Thanks to a article in The Kansas City Star in an "As I See It" column and to our Missouri Representative Sam Graves, we got a bit of common sense and intelligence on the idea of a new airport:
As I have written in this paper before, I am a fan of the current three-terminal design, as are the majority of Kansas Citians.
A recent poll found that 70 percent of local residents favor keeping KCI as is.
The fact of the matter is, it’s a convenient and accessible airport for visitors and residents alike and it has been ranked among the top five airports in the country on a consistent basis by J.D. Power and Associates, including as the highest-rated medium-size airport.
There are a number of reasons to maintain the current KCI, from the ease of use for customers to the effectiveness of the multi-checkpoint security screening.
But the biggest reason may be the price tag of building a new airport.
The current estimate, which may still rise, is $1.2 billion. In the last decade and a half, $250 million has already gone into renovating the current airport.
That investment — equal to more than one-fifth of the cost of building a new airport — will have gone to waste with a new terminal.
It appears the city is planning to pursue federal funding for part of the project, and that inevitably means some Washington bureaucrats who don’t appreciate how we feel about the convenience of the current layout will attach strings to that money. Federal funding would also only cover a fraction of the cost of constructing the new airport.
The remainder would likely come from bonds, which the public would need to approve.
Those proposing a new terminal suggest that taxpayers won’t be stuck with the bill for the portion that Washington doesn’t cover, and that citizens will be completely immune from debt associated with the project.
But the bonds would be paid back through ticket prices, higher fees, and taxing the food and drink you buy at the airport. So if you use KCI, you’ll be paying more anyway.
The Federal Aviation Administration requires airports to file a new master plan every 10 years, and as the result of legislation I got passed last year, they must take customer convenience into account when planning for the future.
We’re just five years away from a new master plan, and at that time we can assess how best to move forward.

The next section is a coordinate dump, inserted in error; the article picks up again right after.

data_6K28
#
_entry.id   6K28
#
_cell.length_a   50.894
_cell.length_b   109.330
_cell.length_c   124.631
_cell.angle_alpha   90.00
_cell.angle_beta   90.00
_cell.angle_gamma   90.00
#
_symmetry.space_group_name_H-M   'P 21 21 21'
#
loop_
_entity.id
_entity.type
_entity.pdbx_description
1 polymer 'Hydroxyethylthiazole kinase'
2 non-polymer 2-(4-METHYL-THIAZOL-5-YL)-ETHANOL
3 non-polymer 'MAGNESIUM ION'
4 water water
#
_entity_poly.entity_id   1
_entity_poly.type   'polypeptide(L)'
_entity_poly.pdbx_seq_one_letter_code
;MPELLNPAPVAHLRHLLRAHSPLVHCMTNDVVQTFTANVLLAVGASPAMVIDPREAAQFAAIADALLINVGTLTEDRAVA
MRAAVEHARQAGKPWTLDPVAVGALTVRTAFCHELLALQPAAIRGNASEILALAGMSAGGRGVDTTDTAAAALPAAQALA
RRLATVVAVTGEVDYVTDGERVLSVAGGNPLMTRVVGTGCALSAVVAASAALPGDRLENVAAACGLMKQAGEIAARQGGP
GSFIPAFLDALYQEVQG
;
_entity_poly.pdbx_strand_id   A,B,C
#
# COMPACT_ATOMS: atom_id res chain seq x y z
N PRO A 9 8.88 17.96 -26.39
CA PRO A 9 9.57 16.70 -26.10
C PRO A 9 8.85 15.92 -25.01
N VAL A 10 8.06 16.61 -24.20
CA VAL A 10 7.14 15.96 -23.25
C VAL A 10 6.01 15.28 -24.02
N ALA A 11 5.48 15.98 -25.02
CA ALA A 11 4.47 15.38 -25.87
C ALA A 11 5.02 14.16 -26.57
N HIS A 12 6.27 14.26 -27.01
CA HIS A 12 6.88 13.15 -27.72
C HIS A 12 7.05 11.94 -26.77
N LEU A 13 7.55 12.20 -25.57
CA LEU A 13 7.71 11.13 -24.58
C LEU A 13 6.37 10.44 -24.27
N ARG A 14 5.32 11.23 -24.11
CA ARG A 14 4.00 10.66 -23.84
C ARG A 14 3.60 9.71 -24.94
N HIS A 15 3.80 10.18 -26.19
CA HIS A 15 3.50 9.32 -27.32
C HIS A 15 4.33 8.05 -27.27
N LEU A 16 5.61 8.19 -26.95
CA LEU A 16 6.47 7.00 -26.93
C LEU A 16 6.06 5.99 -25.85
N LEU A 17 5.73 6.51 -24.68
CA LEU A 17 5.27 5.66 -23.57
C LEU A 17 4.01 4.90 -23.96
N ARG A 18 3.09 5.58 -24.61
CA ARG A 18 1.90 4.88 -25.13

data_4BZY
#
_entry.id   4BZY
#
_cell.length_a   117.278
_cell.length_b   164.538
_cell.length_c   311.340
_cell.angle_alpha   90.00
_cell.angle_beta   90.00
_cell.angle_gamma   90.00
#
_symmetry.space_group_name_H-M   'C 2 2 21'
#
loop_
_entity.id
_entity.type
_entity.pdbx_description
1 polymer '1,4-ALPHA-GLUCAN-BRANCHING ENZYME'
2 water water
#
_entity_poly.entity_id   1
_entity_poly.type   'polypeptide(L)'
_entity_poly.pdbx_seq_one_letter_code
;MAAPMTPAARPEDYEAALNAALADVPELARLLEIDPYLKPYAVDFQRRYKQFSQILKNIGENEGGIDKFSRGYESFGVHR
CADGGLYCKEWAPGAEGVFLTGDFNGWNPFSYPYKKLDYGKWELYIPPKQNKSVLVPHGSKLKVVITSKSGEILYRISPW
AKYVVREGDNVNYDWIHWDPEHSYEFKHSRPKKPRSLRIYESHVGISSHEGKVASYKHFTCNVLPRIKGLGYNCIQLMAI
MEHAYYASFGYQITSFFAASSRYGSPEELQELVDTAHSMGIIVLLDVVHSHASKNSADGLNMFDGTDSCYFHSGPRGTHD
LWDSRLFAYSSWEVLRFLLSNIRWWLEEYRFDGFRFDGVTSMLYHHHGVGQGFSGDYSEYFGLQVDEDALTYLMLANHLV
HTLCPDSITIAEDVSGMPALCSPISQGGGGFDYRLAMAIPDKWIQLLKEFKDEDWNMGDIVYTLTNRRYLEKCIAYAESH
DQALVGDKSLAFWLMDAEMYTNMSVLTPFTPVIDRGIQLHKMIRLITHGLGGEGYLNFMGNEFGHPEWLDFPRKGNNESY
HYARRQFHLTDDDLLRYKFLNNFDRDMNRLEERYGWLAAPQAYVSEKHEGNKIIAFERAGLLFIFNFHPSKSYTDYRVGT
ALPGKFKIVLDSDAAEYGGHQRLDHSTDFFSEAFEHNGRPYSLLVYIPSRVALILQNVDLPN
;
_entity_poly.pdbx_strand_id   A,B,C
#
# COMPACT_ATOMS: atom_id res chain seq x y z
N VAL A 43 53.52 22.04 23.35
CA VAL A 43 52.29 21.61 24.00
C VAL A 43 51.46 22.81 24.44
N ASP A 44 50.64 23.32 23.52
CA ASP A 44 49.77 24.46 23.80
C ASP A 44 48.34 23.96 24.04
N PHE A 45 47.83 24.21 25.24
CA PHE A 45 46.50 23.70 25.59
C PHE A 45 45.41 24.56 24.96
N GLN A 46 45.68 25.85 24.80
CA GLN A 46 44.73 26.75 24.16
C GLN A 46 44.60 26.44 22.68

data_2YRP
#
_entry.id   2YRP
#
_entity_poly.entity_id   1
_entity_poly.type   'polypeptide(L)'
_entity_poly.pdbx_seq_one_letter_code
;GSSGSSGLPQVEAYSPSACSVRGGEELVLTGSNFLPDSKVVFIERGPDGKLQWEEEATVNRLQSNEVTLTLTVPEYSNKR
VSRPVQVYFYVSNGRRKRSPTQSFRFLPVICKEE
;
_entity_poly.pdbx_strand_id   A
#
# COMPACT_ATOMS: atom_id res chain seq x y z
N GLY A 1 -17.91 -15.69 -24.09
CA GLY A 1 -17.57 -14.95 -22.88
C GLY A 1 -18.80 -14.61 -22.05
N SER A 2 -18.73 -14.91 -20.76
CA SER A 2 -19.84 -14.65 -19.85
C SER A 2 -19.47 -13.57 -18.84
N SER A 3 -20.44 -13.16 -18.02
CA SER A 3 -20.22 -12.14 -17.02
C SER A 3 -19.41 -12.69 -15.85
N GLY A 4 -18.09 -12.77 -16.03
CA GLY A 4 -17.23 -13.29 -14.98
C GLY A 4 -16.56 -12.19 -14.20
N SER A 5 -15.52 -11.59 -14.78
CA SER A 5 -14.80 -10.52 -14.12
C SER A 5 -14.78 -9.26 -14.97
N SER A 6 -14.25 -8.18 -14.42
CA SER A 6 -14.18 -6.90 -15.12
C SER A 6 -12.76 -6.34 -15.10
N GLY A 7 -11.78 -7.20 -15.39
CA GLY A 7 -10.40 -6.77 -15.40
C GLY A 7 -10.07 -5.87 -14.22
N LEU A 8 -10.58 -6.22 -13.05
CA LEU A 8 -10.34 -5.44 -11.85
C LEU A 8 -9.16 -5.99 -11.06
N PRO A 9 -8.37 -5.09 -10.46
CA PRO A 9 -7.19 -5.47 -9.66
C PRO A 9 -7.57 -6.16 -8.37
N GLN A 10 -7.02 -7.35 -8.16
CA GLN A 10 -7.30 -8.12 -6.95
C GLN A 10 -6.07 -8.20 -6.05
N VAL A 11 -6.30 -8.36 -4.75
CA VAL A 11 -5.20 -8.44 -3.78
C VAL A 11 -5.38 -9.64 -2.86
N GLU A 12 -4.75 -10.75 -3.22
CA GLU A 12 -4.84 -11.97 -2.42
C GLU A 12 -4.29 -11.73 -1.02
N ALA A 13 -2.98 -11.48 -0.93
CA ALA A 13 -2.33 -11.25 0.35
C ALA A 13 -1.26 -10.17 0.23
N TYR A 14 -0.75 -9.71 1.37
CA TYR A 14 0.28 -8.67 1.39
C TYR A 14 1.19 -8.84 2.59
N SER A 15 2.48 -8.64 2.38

Even if the one-terminal proposal were approved this year, it is highly unlikely the new airport would be up and running in that time frame anyway. Additionally, the city’s Aviation Department has already made clear its intention to close Terminal A later this year.
This will help the airport save costs, particularly on security and baggage handling.
It may also be the answer to improving KCI, rather than building an entirely new terminal.
Let’s see what the coming years bring before rushing to build a costly new facility that won’t guarantee the same comforts we enjoy now.
Washington is full of people willing to spend millions of dollars to fix something that isn’t broken or to dismantle something convenient and practical. We can’t let Kansas City join them.
The fact is, besides being expensive, at a minimum cost of $1.2 billion dollars, it would also be environmentally irresponsible, throwing away, as it would be, at least 3 buildings, in essence.
My big question is, why is no one proposing updating and innovating the existing group of buildings? It makes no sense not to. Clearly it's not falling down. None of the buildings are. Heck, they haven't been there that long.
Let's do updated, extremely efficient heating and cooling and modernize that so there are cost efficiencies and savings there. Let's add some solar energy possibly. The advancements with that technology lately has been great. We should at least look into it. It makes too much sense.
It seems the Airport Authority got this "jones" for a new airport and they want to shove it down our throats, as though it's the only option.
And as though it's either cheap, wise or someone else will pay for it.
I say and propose again, some architect or architects need to look into making the existing terminal B the main, unloading, security terminal and then having walkways out to terminals A and C, for our gates. Problems and issues likely solved, I think. Then we don't have to tear down the existing and still have plenty of gates.
Link to original article: http://www.kansascity.com/2013/04/16/4185642/kcs-airport-doesnt-need-fixing.html#storylink=cpy#storylink=cpy
Other links: http://www.savekci.com/congressman-sam-graves-adds-a-rational-voice-to-the-conversation/?utm_source=feedburner&utm_medium=feed&utm_campaign=Feed%3A+SaveKCI+(SAVE+KCI+!)
Join the cause here: http://www.savekci.com